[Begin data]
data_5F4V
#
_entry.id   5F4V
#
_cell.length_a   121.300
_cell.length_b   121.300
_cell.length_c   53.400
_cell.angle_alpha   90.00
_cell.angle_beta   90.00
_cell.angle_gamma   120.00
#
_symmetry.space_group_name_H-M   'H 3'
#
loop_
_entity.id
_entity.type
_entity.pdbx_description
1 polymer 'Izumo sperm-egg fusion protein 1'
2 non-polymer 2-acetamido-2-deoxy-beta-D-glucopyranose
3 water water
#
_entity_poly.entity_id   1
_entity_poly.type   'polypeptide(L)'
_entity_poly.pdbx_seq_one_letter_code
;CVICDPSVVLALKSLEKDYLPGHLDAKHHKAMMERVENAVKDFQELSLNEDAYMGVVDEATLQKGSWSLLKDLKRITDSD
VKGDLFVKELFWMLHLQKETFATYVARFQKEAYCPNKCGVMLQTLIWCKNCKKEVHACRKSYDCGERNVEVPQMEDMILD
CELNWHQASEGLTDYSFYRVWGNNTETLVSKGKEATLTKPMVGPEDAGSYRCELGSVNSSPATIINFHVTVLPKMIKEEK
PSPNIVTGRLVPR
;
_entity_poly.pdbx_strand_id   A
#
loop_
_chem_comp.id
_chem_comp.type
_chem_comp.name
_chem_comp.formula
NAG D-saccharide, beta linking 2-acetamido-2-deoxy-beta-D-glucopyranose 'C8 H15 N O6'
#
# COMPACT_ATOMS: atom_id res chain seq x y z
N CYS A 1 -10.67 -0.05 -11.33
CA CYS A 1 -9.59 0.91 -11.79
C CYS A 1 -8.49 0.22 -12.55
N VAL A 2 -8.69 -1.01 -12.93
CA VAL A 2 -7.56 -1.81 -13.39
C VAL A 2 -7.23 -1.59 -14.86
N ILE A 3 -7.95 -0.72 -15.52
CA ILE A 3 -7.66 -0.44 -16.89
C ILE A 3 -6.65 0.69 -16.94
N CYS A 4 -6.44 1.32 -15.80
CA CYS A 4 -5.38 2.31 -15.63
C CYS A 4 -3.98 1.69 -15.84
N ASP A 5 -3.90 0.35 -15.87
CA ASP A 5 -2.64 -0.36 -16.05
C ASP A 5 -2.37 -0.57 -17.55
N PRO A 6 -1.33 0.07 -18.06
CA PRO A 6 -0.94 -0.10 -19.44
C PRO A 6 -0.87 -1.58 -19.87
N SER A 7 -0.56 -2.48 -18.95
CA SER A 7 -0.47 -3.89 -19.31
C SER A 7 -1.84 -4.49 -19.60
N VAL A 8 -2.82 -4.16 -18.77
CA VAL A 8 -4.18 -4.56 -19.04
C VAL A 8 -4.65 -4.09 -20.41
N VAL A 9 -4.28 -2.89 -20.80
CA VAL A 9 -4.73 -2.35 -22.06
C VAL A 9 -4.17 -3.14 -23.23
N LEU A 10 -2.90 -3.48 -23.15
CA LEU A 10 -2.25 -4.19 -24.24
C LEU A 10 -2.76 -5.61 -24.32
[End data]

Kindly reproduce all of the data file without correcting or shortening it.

data_5F4V
#
_entry.id   5F4V
#
_cell.length_a   121.300
_cell.length_b   121.300
_cell.length_c   53.400
_cell.angle_alpha   90.00
_cell.angle_beta   90.00
_cell.angle_gamma   120.00
#
_symmetry.space_group_name_H-M   'H 3'
#
loop_
_entity.id
_entity.type
_entity.pdbx_description
1 polymer 'Izumo sperm-egg fusion protein 1'
2 non-polymer 2-acetamido-2-deoxy-beta-D-glucopyranose
3 water water
#
_entity_poly.entity_id   1
_entity_poly.type   'polypeptide(L)'
_entity_poly.pdbx_seq_one_letter_code
;CVICDPSVVLALKSLEKDYLPGHLDAKHHKAMMERVENAVKDFQELSLNEDAYMGVVDEATLQKGSWSLLKDLKRITDSD
VKGDLFVKELFWMLHLQKETFATYVARFQKEAYCPNKCGVMLQTLIWCKNCKKEVHACRKSYDCGERNVEVPQMEDMILD
CELNWHQASEGLTDYSFYRVWGNNTETLVSKGKEATLTKPMVGPEDAGSYRCELGSVNSSPATIINFHVTVLPKMIKEEK
PSPNIVTGRLVPR
;
_entity_poly.pdbx_strand_id   A
#
loop_
_chem_comp.id
_chem_comp.type
_chem_comp.name
_chem_comp.formula
NAG D-saccharide, beta linking 2-acetamido-2-deoxy-beta-D-glucopyranose 'C8 H15 N O6'
#
# COMPACT_ATOMS: atom_id res chain seq x y z
N CYS A 1 -10.67 -0.05 -11.33
CA CYS A 1 -9.59 0.91 -11.79
C CYS A 1 -8.49 0.22 -12.55
N VAL A 2 -8.69 -1.01 -12.93
CA VAL A 2 -7.56 -1.81 -13.39
C VAL A 2 -7.23 -1.59 -14.86
N ILE A 3 -7.95 -0.72 -15.52
CA ILE A 3 -7.66 -0.44 -16.89
C ILE A 3 -6.65 0.69 -16.94
N CYS A 4 -6.44 1.32 -15.80
CA CYS A 4 -5.38 2.31 -15.63
C CYS A 4 -3.98 1.69 -15.84
N ASP A 5 -3.90 0.35 -15.87
CA ASP A 5 -2.64 -0.36 -16.05
C ASP A 5 -2.37 -0.57 -17.55
N PRO A 6 -1.33 0.07 -18.06
CA PRO A 6 -0.94 -0.10 -19.44
C PRO A 6 -0.87 -1.58 -19.87
N SER A 7 -0.56 -2.48 -18.95
CA SER A 7 -0.47 -3.89 -19.31
C SER A 7 -1.84 -4.49 -19.60
N VAL A 8 -2.82 -4.16 -18.77
CA VAL A 8 -4.18 -4.56 -19.04
C VAL A 8 -4.65 -4.09 -20.41
N VAL A 9 -4.28 -2.89 -20.80
CA VAL A 9 -4.73 -2.35 -22.06
C VAL A 9 -4.17 -3.14 -23.23
N LEU A 10 -2.90 -3.48 -23.15
CA LEU A 10 -2.25 -4.19 -24.24
C LEU A 10 -2.76 -5.61 -24.32